Legacy files petition for dissolution
The Manila Times
Dec. 19, 2008
By Likha Cuevas-Miel, Reporter
After shutting down its operations and offices unannounced, Legacy Consolidated Plans Inc. filed a petition for voluntary dissolution with the Securities and Exchange Commission (SEC) late Thursday.
The petitioner, a member of the Legacy Group that is linked to banks that were recently placed under receivership, filed 10 separate petitions for voluntary dissolution where creditors are affected for each of the companies that were deemed insolvent.
According to Gerard Lukban, SEC secretary, filing for dissolution could be equated to filing for bankruptcy. This meant that the assets of the company were less than their liabilities or the assets are not sufficient to service planholders.
The other companies that filed for dissolution were Legacy Card Inc., One Realty Corp., Galaxy Realty and Holdings Inc., Legacy Consolidated Asset Holdings Inc., Fusion Capital Corp., Conventional Realty Corp., Shining Armour Property Inc., Legacy Motors Inc. and Scholarship Plan Phils. Inc.
Last week, The Manila Times reported that Legacy Consolidated shut down its operations without warning to neither the SEC nor the planholders. After inspecting the company’s offices to confirm the padlocking, the regulators found that the preneed firm’s offices have been closed since December 8.
Under Section 119 of the Corporation Code, dissolution where creditors are affected “may prejudice the rights of any creditor.” The SEC would then have to issue an order that would state the purpose of such petition and fix a date on or before anybody can file objections to it. This should be at least 30 days but not more than 60 after issuing the order and published in a newspaper of general circulation.
After five days, the SEC will hold a hearing on the petition and try any issue made by the objections filed. If it did not receive any objections, then the SEC would dissolve the company and direct the disposal of the assets of the troubled company.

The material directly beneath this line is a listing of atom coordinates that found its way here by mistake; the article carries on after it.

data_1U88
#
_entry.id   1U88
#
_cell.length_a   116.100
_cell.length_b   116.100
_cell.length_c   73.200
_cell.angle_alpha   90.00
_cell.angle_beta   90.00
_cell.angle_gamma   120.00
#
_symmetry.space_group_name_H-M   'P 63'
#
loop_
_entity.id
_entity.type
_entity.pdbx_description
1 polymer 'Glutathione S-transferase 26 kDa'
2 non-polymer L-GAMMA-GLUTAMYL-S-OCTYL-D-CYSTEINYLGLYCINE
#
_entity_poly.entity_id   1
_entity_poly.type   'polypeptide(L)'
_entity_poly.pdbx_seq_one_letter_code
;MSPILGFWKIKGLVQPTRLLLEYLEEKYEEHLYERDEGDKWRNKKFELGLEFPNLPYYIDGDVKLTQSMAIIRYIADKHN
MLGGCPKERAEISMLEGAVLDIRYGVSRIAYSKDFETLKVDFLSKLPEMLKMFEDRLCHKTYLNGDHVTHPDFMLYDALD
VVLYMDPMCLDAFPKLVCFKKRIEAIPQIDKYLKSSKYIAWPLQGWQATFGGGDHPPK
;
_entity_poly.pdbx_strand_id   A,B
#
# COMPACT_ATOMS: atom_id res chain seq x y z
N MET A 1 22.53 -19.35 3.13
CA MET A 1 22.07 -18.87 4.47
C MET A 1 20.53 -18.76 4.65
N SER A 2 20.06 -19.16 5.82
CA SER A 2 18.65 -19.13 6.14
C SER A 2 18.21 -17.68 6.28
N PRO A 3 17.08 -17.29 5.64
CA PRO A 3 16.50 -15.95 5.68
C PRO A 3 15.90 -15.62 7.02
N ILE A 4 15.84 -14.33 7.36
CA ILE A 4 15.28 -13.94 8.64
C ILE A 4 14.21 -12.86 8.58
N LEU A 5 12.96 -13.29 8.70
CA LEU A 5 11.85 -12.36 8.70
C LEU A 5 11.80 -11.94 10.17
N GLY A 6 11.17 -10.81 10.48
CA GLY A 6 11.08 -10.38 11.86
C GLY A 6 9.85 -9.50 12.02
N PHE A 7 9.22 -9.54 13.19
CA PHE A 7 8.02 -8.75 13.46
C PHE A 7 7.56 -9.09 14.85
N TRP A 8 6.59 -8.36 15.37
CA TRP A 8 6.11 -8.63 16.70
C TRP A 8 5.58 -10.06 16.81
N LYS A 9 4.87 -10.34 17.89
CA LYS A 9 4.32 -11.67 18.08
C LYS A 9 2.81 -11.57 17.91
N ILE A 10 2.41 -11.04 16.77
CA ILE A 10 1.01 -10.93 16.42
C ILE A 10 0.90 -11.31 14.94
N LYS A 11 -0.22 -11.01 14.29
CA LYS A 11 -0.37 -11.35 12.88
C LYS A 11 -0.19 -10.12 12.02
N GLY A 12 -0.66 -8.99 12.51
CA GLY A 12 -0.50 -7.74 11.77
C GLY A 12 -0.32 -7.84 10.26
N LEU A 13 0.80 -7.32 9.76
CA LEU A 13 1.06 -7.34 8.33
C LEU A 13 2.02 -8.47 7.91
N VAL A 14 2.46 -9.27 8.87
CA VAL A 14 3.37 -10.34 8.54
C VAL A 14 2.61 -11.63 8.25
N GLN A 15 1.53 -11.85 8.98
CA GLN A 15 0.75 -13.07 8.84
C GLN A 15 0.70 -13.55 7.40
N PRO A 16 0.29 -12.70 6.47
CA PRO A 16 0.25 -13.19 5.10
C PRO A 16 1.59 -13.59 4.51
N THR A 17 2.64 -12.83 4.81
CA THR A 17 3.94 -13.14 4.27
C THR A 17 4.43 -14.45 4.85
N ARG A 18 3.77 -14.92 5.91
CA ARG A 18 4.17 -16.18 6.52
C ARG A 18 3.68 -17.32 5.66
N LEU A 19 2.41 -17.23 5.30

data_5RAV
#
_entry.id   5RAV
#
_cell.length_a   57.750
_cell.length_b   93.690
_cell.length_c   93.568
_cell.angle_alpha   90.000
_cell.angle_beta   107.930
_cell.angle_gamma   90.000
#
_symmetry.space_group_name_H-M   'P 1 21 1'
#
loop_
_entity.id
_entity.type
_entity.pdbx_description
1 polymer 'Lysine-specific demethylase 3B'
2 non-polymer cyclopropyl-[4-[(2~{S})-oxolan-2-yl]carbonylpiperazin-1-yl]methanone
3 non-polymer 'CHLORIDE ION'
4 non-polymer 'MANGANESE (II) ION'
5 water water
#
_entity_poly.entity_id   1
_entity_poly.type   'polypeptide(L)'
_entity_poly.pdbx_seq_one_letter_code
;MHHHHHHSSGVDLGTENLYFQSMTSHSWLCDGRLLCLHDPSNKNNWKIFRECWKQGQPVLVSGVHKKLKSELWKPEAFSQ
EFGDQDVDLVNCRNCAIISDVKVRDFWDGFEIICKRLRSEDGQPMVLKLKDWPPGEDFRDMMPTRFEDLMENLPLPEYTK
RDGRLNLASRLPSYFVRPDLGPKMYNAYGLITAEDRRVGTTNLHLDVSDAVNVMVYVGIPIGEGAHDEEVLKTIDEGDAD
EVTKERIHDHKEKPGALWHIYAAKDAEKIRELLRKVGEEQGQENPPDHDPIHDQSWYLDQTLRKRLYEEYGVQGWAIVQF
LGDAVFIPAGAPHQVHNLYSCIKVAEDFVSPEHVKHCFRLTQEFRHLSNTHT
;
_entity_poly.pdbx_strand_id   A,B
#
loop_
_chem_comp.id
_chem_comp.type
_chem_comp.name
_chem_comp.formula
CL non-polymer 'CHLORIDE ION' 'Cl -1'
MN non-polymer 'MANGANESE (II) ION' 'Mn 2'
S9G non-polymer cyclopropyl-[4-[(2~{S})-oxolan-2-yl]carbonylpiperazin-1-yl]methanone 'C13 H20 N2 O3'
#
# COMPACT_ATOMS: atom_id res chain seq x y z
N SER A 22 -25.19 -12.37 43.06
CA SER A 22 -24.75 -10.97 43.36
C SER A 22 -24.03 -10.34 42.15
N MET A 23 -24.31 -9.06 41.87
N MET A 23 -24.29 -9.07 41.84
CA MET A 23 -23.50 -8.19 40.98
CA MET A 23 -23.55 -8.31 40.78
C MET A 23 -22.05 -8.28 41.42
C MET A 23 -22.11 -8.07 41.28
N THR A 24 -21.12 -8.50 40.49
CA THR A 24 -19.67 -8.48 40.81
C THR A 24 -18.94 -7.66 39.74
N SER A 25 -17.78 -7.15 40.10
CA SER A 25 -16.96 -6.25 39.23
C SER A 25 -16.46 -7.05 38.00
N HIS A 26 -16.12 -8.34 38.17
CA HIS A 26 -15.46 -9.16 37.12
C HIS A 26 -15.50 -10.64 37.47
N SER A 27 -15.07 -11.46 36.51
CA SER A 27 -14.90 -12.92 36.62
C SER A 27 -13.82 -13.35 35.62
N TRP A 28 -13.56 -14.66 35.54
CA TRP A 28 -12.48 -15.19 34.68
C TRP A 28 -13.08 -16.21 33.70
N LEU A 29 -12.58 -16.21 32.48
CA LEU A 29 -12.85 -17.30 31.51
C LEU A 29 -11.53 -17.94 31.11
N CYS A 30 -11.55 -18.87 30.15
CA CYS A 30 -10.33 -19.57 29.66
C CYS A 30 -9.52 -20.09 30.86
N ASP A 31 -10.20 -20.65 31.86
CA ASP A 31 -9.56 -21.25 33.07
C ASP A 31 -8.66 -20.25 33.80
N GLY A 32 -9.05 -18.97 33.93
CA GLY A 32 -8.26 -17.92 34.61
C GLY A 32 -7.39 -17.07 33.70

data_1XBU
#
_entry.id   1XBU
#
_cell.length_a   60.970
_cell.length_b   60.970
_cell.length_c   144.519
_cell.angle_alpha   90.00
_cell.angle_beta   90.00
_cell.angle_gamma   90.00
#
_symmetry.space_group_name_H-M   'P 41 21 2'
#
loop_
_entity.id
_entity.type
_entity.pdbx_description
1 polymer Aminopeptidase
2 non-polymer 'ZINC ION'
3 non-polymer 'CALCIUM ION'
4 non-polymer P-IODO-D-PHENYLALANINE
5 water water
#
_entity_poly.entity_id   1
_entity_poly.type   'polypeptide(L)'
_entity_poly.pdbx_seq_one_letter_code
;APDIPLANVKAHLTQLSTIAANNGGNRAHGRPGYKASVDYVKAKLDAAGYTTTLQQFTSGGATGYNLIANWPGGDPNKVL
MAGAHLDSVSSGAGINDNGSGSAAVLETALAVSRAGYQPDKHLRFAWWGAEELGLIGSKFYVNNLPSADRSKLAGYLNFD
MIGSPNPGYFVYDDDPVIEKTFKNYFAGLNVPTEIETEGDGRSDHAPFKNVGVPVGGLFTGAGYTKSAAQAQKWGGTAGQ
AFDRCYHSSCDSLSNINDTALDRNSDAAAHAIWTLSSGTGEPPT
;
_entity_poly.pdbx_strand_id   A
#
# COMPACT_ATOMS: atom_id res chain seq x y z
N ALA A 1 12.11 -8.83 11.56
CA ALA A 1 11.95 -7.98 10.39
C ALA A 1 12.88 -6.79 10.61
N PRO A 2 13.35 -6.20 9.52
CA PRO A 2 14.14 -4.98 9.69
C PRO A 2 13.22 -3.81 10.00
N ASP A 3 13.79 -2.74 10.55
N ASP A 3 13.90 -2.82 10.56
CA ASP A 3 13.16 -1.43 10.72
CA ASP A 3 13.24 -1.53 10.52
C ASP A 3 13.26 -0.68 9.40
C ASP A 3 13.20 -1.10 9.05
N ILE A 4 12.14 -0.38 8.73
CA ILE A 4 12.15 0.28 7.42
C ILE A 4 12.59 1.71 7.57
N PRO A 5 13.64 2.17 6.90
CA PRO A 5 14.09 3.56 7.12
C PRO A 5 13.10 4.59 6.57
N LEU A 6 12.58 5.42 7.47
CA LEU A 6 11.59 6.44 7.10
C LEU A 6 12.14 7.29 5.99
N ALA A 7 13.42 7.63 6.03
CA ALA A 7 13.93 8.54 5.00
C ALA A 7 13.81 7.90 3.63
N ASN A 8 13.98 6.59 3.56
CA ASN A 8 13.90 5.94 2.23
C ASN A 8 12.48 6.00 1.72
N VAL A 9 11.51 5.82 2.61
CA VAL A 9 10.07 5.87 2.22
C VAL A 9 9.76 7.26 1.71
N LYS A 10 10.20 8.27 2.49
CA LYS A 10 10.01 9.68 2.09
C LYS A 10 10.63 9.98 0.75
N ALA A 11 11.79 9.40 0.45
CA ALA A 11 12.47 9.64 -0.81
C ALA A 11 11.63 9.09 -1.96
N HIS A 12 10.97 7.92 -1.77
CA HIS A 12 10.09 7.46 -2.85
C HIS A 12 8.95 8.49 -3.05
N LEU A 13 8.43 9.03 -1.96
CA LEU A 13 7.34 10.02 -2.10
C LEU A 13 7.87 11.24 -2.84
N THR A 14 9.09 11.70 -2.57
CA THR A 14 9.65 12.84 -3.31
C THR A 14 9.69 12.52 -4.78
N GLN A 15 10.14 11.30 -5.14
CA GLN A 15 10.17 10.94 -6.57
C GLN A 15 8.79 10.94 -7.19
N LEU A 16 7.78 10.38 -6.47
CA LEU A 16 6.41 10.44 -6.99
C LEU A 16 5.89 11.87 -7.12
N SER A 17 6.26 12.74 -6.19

Lukban said the regulators would assign a receiver to collect the assets and pay the debts, or in the preneed firm’s case, the planholders of Legacy. This is the “damage control” that the SEC would do “to safeguard that the trust fund is intact.”
Losses, ‘inhospitable’ market
“The petitioner is presently insolvent because its assets are no longer enough to cover its liabilities. This lamentable circumstance was brought about by inhospitable and bleak market conditions which have persisted for a long time, which likewise affected its investments in other corporations/industries,” the Legacy Consolidated petition read.
With that, the firm’s management deemed that it is no longer viable and “will result [in] more losses to the greater prejudice of all its stakeholders,” Legacy Consolidated said.
The firm nominated lawyer Danilo Conception as its liquidator, to service the claims against it that amounted to P1.06 billion, including all contractual liabilities.
Lukban said what happened to Legacy Consolidated was “worse than Pacific and CAP,” because Legacy does not have any means to operate or rehabilitate anymore whereas the two other preneed firms could still be salvaged. Pacific Plans and CAP are currently under rehabilitation.